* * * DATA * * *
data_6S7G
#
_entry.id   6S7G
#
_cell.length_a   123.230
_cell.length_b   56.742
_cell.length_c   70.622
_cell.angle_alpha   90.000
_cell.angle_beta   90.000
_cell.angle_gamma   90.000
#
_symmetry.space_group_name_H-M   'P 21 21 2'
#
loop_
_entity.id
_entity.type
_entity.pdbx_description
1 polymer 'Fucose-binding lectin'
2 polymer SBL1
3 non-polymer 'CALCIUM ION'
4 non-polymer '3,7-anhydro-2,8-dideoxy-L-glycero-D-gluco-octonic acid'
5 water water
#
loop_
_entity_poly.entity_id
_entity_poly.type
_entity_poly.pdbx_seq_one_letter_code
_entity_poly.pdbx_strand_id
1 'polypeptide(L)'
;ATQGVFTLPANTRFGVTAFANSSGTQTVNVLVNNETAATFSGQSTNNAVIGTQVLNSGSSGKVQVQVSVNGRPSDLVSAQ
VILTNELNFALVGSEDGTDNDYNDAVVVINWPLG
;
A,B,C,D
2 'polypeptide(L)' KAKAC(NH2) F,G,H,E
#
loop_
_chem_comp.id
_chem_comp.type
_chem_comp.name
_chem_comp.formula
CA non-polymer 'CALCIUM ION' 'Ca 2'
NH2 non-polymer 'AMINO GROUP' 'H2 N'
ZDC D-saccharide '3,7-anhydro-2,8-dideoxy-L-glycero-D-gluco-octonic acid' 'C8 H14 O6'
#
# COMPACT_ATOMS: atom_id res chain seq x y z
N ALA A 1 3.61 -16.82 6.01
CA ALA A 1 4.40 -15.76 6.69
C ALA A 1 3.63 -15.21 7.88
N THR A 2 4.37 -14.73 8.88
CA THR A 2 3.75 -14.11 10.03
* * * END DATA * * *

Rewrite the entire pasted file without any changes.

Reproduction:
data_6S7G
#
_entry.id   6S7G
#
_cell.length_a   123.230
_cell.length_b   56.742
_cell.length_c   70.622
_cell.angle_alpha   90.000
_cell.angle_beta   90.000
_cell.angle_gamma   90.000
#
_symmetry.space_group_name_H-M   'P 21 21 2'
#
loop_
_entity.id
_entity.type
_entity.pdbx_description
1 polymer 'Fucose-binding lectin'
2 polymer SBL1
3 non-polymer 'CALCIUM ION'
4 non-polymer '3,7-anhydro-2,8-dideoxy-L-glycero-D-gluco-octonic acid'
5 water water
#
loop_
_entity_poly.entity_id
_entity_poly.type
_entity_poly.pdbx_seq_one_letter_code
_entity_poly.pdbx_strand_id
1 'polypeptide(L)'
;ATQGVFTLPANTRFGVTAFANSSGTQTVNVLVNNETAATFSGQSTNNAVIGTQVLNSGSSGKVQVQVSVNGRPSDLVSAQ
VILTNELNFALVGSEDGTDNDYNDAVVVINWPLG
;
A,B,C,D
2 'polypeptide(L)' KAKAC(NH2) F,G,H,E
#
loop_
_chem_comp.id
_chem_comp.type
_chem_comp.name
_chem_comp.formula
CA non-polymer 'CALCIUM ION' 'Ca 2'
NH2 non-polymer 'AMINO GROUP' 'H2 N'
ZDC D-saccharide '3,7-anhydro-2,8-dideoxy-L-glycero-D-gluco-octonic acid' 'C8 H14 O6'
#
# COMPACT_ATOMS: atom_id res chain seq x y z
N ALA A 1 3.61 -16.82 6.01
CA ALA A 1 4.40 -15.76 6.69
C ALA A 1 3.63 -15.21 7.88
N THR A 2 4.37 -14.73 8.88
CA THR A 2 3.75 -14.11 10.03